After Walt Disney’s success of The Alice Comedies, Walt bought property on Hyperion Avenue in the Silver Lake District of Los Angeles. This simple studio was a one-story white stucco building on a 60′ x 40′ lot. The inside of the building was open, filled with animators, inkers and painters. There was only a small partition separating Walt and Roy’s offices from the rest of the building.
Walt thought that the original name of “Disney Brothers Studio” wouldn’t appeal to the average person, thus he reasoned that the studio be named the “Walt Disney Studio.”
Beside the new studio being added to Walt’s business life, something else was added to Walt. Walt worried that his youthful appearance might be a drawback on his dealings in the movie-world. When he and a few other animators grew mustaches on a bet, he was pleased with his new look of maturity and kept it.
In the late 30s, early 40s, the Walt Disney Studio was busier than a ever. With three features, and the regular amount of short cartoons in production, the Hyperion studio was filled to its limit. Animation crews were relocated to rented buildings all over Los Angeles.
Walt involved himself in the design of the new studio intensely. He worked with everyone one, and every part of the new design. The new studio would need to be large enough to accommodate Disney’s maximum amount of production. (Which is about 20 short cartoons, with capacity for 3 features!)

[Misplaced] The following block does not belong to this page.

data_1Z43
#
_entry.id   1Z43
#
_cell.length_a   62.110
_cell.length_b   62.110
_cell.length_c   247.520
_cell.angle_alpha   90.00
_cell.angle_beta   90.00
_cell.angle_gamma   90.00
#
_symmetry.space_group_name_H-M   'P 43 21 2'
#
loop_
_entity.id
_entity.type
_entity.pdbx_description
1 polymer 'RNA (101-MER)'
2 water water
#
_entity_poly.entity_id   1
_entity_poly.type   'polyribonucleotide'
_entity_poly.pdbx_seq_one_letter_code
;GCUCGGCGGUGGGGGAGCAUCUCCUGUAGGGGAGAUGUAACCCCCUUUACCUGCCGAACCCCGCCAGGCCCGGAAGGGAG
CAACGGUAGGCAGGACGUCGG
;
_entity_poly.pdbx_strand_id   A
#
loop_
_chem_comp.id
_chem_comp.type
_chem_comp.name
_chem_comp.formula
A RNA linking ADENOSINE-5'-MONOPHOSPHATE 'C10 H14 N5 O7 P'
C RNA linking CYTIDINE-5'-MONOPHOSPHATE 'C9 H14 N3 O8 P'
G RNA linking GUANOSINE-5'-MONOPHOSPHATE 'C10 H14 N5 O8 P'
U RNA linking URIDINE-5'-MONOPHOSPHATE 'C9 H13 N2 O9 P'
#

Luxuries at the new studio would include a streamlined animation center, it’s own telephone lines, fire hydrants, and it’s own roads. Walt wanted the Burbank studio to be a workers paradise, with large lawns, with baseball and volleyball courts too.
The Studios circa 1954
Many believe that the studio was Walt’s inspiration for EPCOT, Disneyland, and Disney World. The idea of having his own self-contained, self-sufficient environment pleased Walt extremely. Walt began formulating an idea of a “Mickey Mouse Park,” which would be built on the triangular property across the street on Riverside Drive. He derived ideas in a memo on August 31, 1948. He described a Main Street type setting, with a Railroad station, Town Hall, and Fire Station
The Disney Studios circa 1950s. © Disney
As Walt Disney Productions continued to prosper, so did the studio. When live-action films and television programs provided much success for the company, backlot sets were created. There were sets that looked like old western towns, mid-west small towns, houses, city’s, and more. All these were hidden from the public by a large berm.
Many of the “backlot” sets have been destroyed to make way for office space.
Recent construction includes the new Feature Animation Building, and Administration buildings. Walt Disney Feature Animation was moved across the street, on Riverside Drive. Also, since the Disney purchased ABC, a new ABC building is being constructed near the new Animation department. Since both these buildings are across from the studio, a bridge is spanning over Riverside Drive to link the two together.
The Walt Disney Studio, in Burbank, is literally where the magic is made. Those art-deco buildings have seen films such as “20,000 Leagues Under the Sea,” to Mary Poppins. Housed peices of Disneyland, and filmed famous television shows like Zorro, and Walt Disney Presents. The studio has had a wonderful 60 years of service, and was well worth Walt Disney’s money. Let’s hope it stays that way.